The Story Girl by Lucy Maud Montgomery
Chapter XIV. Forbidden Fruit
WE were all, with the exception of Uncle Roger, more or less grumpy in the household of King next day. Perhaps our nerves had been upset by the excitement attendant on Jimmy Patterson's disappearance. But it is more likely that our crankiness was the result of the supper we had eaten the previous night. Even children cannot devour mince pie, and cold fried pork ham, and fruit cake before going to bed with entire impunity. Aunt Janet had forgotten to warn Uncle Roger to keep an eye on our bedtime snacks, and we ate what seemed good unto us.
Some of us had frightful dreams, and all of us carried chips on our shoulders at breakfast. Felicity and Dan began a bickering which they kept up the entire day. Felicity had a natural aptitude for what we called "bossing," and in her mother's absence she deemed that she had a right to rule supreme. She knew better than to make any attempt to assert authority over the Story Girl, and Felix and I were allowed some length of tether; but Cecily, Dan, and Peter were expected to submit dutifully to her decrees. In the main they did; but on this particular morning Dan was plainly inclined to rebel. He had had time to grow sore over the things that Felicity had said to him when Jimmy Patterson was thought lost, and he began the day with a flatly expressed determination that he was not going to let Felicity rule the roost.
It was not a pleasant day, and to make matters worse it rained until late in the afternoon. The Story Girl had not recovered from the mortifications of the previous day; she would not talk, and she would not tell a single story; she sat on Rachel Ward's chest and ate her breakfast with the air of a martyr. After breakfast she washed the dishes and did the bed-room work in grim silence; then, with a book under one arm and Pat under the other, she betook herself to the window-seat in the upstairs hall, and would not be lured from that retreat, charmed we never so wisely. She stroked the purring Paddy, and read steadily on, with maddening indifference to all our pleadings.
Even Cecily, the meek and mild, was snappish, and complained of headache. Peter had gone home to see his mother, and Uncle Roger had gone to Markdale on business. Sara Ray came up, but was so snubbed by Felicity that she went home, crying. Felicity got the dinner by herself, disdaining to ask or command assistance. She banged things about and rattled the stove covers until even Cecily protested from her sofa. Dan sat on the floor and whittled, his sole aim and object being to make a mess and annoy Felicity, in which noble ambition he succeeded perfectly.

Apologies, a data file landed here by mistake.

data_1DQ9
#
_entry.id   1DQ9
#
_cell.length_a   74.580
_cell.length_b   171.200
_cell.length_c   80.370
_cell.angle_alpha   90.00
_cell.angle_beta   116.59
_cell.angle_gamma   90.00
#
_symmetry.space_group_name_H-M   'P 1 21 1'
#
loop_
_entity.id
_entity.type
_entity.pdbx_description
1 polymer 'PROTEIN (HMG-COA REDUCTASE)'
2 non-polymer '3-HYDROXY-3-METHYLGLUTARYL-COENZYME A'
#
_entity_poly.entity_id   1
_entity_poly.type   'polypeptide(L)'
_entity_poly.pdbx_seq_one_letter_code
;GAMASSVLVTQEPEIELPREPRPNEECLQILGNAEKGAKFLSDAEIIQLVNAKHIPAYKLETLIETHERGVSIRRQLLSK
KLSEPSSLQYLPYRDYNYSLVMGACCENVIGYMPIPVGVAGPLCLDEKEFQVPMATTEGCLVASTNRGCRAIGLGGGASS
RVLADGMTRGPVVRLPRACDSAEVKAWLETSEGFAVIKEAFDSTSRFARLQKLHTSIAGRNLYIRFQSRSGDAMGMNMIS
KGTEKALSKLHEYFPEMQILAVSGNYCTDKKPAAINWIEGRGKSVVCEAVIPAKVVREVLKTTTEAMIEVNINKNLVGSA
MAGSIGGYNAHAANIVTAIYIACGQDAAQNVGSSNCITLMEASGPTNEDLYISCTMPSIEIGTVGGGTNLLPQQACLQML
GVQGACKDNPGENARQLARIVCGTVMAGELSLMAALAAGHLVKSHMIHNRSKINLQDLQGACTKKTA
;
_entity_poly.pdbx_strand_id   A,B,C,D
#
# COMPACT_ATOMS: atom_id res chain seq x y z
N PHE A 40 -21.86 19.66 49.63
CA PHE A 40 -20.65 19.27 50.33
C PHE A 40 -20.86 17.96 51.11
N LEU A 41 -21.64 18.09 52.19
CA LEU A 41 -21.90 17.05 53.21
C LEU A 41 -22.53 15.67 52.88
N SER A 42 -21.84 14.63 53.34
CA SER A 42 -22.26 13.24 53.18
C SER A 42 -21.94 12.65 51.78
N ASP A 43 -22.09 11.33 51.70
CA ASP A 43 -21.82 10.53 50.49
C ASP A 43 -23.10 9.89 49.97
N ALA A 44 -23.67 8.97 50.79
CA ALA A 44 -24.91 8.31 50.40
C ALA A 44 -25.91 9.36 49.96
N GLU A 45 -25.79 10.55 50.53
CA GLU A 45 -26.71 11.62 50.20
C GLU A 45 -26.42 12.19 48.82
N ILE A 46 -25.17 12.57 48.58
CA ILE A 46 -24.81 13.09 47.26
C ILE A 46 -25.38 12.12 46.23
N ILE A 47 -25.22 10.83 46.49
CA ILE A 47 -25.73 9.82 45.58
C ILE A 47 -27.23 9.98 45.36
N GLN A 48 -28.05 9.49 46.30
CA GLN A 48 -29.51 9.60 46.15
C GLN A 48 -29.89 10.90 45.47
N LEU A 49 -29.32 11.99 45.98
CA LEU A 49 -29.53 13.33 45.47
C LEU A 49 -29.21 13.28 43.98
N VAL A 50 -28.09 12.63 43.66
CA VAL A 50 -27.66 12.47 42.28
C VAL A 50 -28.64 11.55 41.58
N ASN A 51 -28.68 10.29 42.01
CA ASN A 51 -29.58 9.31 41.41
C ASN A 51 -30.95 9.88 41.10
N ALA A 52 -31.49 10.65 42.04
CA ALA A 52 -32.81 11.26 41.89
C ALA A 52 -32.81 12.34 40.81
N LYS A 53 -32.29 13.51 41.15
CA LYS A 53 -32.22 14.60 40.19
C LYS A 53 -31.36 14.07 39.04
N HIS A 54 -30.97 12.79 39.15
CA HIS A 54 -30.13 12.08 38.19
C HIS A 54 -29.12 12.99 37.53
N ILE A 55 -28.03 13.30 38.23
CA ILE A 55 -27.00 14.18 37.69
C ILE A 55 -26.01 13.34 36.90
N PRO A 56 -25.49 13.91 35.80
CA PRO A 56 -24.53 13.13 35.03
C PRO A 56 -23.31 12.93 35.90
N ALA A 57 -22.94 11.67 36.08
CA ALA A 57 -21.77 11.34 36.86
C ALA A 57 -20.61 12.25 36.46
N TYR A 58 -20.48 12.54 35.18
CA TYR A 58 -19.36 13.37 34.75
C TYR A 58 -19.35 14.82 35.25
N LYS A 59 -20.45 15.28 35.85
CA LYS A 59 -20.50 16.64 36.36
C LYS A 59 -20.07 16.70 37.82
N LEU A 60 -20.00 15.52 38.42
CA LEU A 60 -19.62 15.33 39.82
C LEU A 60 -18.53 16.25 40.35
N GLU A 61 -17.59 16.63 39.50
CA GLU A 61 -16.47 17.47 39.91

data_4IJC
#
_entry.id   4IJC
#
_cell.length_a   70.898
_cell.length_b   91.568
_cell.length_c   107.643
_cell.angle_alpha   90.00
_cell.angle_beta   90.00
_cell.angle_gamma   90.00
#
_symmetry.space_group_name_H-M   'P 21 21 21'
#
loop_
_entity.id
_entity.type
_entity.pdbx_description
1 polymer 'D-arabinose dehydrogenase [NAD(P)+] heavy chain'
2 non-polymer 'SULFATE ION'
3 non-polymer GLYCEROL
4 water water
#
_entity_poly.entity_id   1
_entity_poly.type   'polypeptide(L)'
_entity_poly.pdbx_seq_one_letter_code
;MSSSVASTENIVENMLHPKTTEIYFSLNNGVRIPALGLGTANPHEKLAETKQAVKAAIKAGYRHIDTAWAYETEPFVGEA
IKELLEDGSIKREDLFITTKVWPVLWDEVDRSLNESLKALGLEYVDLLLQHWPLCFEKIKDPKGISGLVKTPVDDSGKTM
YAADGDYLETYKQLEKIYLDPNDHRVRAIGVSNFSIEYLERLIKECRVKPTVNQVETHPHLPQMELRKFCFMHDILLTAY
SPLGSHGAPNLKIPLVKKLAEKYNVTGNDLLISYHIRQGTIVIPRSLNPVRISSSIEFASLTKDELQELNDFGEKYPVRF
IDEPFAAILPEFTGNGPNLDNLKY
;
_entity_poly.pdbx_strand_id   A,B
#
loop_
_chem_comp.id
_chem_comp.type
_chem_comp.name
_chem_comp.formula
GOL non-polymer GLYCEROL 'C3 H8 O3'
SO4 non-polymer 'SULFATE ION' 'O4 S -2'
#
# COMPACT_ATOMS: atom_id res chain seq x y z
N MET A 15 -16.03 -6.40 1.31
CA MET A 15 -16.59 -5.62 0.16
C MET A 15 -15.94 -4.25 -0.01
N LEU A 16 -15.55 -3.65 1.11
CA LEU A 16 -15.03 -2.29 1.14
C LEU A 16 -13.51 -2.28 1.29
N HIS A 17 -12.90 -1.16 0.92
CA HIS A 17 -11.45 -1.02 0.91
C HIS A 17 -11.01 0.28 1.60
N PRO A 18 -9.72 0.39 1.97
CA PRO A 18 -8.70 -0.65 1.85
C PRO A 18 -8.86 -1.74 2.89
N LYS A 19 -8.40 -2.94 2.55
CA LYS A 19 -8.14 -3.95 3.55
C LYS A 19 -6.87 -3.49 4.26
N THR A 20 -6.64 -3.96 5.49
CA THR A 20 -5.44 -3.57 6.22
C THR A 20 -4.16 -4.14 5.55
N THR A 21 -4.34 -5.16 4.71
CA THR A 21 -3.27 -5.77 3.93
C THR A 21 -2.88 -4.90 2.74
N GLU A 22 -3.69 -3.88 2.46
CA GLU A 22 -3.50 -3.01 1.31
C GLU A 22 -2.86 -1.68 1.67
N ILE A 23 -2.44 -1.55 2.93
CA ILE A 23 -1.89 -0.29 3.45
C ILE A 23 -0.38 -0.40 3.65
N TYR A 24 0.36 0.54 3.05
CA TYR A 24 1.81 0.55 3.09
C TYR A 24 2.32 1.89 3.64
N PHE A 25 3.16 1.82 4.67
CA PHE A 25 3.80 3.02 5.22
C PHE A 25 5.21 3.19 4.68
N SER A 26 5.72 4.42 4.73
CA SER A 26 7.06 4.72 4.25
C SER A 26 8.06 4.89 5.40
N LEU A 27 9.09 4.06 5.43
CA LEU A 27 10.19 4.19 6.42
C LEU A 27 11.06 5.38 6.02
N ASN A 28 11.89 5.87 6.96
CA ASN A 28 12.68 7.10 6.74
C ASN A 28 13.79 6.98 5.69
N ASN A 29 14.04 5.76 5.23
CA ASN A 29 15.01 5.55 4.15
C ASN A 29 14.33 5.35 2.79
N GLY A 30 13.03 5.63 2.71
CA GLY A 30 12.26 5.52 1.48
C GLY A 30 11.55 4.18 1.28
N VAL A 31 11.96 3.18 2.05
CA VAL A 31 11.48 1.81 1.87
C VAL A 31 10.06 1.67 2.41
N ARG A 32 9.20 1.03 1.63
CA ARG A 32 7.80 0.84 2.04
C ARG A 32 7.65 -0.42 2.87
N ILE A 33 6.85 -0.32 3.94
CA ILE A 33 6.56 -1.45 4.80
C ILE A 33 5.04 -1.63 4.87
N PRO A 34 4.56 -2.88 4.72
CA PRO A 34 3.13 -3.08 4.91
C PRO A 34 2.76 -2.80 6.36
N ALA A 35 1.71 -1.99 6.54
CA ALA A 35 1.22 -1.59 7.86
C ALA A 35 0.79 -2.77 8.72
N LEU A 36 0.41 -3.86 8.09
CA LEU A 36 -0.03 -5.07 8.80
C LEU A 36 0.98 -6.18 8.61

"I wish Aunt Janet and Uncle Alec were home," said Felix. "It's not half so much fun having the grown-ups away as I thought it would be."
"I wish I was back in Toronto," I said sulkily. The mince pie was to blame for that wish.
"I wish you were, I'm sure," said Felicity, riddling the fire noisily.
"Any one who lives with you, Felicity King, will always be wishing he was somewhere else," said Dan.
"I wasn't talking to you, Dan King," retorted Felicity, "'Speak when you're spoken to, come when you're called.' "
"Oh, oh, oh," wailed Cecily on the sofa. "I wish it would stop raining. I wish my head would stop aching. I wish ma had never gone away. I wish you'd leave Felicity alone, Dan."
"I wish girls had some sense," said Dan--which brought the orgy of wishing to an end for the time. A wishing fairy might have had the time of her life in the King kitchen that morning--particularly if she were a cynically inclined fairy.
But even the effects of unholy snacks wear away at length. By tea-time things had brightened up. The rain had ceased, and the old, low-raftered room was full of sunshine which danced on the shining dishes of the dresser, made mosaics on the floor, and flickered over the table whereon a delicious meal was spread. Felicity had put on her blue muslin, and looked so beautiful in it that her good humour was quite restored. Cecily's headache was better, and the Story Girl, refreshed by an afternoon siesta, came down with smiles and sparkling eyes. Dan alone continued to nurse his grievances, and would not even laugh when the Story Girl told us a tale brought to mind by some of the "Rev. Mr. Scott's plums" which were on the table.
"The Rev. Mr. Scott was the man who thought the pulpit door must be made for speerits, you know," she said. "I heard Uncle Edward telling ever so many stories about him. He was called to this congregation, and he laboured here long and faithfully, and was much beloved, though he was very eccentric."